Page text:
The problem is that nobody mentions where exactly they were sentenced - what BD if anything. We also see that Yaakov disagreed but unclear on what (but not on the fact the residents were judged for sure).

Another example is Moses killing an Egyptian that beat a Jew. Moses witnessed the action and sentenced him to death and executed him. Here also, nobody argues on the fact that Moses judged and sentenced and executed only the execution was verbal and that opens additional possibilities of interpretation.

The problem with those examples that they were before Matan Torah and we always can claim the laws were different.

3. Learning from Gemmorah

We can learn "circumstantially" from the [very existence of the] Sugya of "אין עד נעשה דיין" B"B 113, that discusses if a Jew who saw a NJ committing a crime can be the [one] judge to judge [and therefore] sentence him.

3. Learning from Rambam

Rambam rules numerous capital offenses for NJ incl. 7 Noahide laws, beating Jews or having relations with Jewish women or for keeping Shabbos, using different languages, such as "חייב מיתה" or "נהרגעליו" etc. But he never mentions how the judgment should be carried out and by whom.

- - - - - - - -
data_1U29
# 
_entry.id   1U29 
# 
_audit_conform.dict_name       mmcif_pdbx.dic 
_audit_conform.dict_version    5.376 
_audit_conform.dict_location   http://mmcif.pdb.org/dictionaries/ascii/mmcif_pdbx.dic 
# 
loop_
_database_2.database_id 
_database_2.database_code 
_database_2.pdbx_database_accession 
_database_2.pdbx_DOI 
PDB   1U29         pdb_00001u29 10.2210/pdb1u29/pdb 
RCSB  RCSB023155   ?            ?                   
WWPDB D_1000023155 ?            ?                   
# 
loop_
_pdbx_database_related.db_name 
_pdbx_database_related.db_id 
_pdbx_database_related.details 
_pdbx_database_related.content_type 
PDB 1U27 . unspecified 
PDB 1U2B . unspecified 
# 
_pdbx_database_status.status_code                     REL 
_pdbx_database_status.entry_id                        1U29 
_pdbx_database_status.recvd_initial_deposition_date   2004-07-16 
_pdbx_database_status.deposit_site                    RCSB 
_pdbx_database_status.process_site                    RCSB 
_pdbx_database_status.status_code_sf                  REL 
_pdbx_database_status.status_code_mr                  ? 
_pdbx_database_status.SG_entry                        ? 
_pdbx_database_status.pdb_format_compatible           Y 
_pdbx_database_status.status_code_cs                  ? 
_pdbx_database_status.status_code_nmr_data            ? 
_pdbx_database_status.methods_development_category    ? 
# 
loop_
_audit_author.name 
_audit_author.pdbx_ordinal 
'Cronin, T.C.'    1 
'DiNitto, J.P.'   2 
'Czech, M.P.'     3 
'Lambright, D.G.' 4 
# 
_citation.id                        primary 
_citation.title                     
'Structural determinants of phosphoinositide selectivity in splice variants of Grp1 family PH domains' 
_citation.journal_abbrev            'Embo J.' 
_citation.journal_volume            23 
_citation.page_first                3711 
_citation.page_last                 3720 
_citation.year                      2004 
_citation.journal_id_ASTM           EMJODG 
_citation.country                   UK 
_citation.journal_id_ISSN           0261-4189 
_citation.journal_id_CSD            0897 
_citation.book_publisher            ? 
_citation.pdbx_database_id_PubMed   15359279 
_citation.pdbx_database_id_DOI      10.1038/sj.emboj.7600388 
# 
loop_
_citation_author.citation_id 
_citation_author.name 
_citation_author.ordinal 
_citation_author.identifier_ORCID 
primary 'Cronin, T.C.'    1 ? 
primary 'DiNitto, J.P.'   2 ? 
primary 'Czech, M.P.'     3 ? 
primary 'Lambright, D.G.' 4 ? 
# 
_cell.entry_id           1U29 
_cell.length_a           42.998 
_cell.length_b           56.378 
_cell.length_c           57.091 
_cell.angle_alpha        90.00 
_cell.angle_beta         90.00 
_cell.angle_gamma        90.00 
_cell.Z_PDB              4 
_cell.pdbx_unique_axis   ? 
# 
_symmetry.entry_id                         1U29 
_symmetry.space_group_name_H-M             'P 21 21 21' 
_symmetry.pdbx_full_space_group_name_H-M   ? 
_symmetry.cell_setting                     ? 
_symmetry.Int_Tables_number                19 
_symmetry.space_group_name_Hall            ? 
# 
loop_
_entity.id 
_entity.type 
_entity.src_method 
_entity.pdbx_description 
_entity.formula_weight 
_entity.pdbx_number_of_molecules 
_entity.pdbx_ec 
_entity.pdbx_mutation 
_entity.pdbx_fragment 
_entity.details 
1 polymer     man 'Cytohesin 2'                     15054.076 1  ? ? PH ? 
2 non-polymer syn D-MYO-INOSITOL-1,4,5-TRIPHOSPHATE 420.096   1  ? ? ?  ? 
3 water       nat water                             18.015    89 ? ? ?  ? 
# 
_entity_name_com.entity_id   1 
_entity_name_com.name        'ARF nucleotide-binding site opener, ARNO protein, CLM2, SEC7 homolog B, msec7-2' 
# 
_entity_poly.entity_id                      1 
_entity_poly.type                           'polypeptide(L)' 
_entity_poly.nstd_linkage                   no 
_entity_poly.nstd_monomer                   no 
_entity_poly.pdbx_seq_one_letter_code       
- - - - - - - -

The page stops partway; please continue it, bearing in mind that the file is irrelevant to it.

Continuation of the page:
Also, when Rambam rules about our responsibility for establishing NJ courts (see @Joel's answer) in Hilchot Melachim is unclear when it applies, seemingly, only in times when we are able to (or maybe in this time, like the Chabad's initiative of 7 Noahide Mitzvos).

3. Learning from Chinuch and Minchas Chinuch

Chinuch Mitzvah 409 ("one cannot be executed unless he stands a trial") claims interestingly that "those Mitzvos do not apply to NJ". Once again, it is not a clear answer to your question, but from that statement, we can learn קל וחומר as many Poskim ruled (resolving "אין עד נעשה דיין" negatively - one can be a witness and a judge at the same time) that a Jew is allowed to execute an NJ, representing "a whole court" and an executor.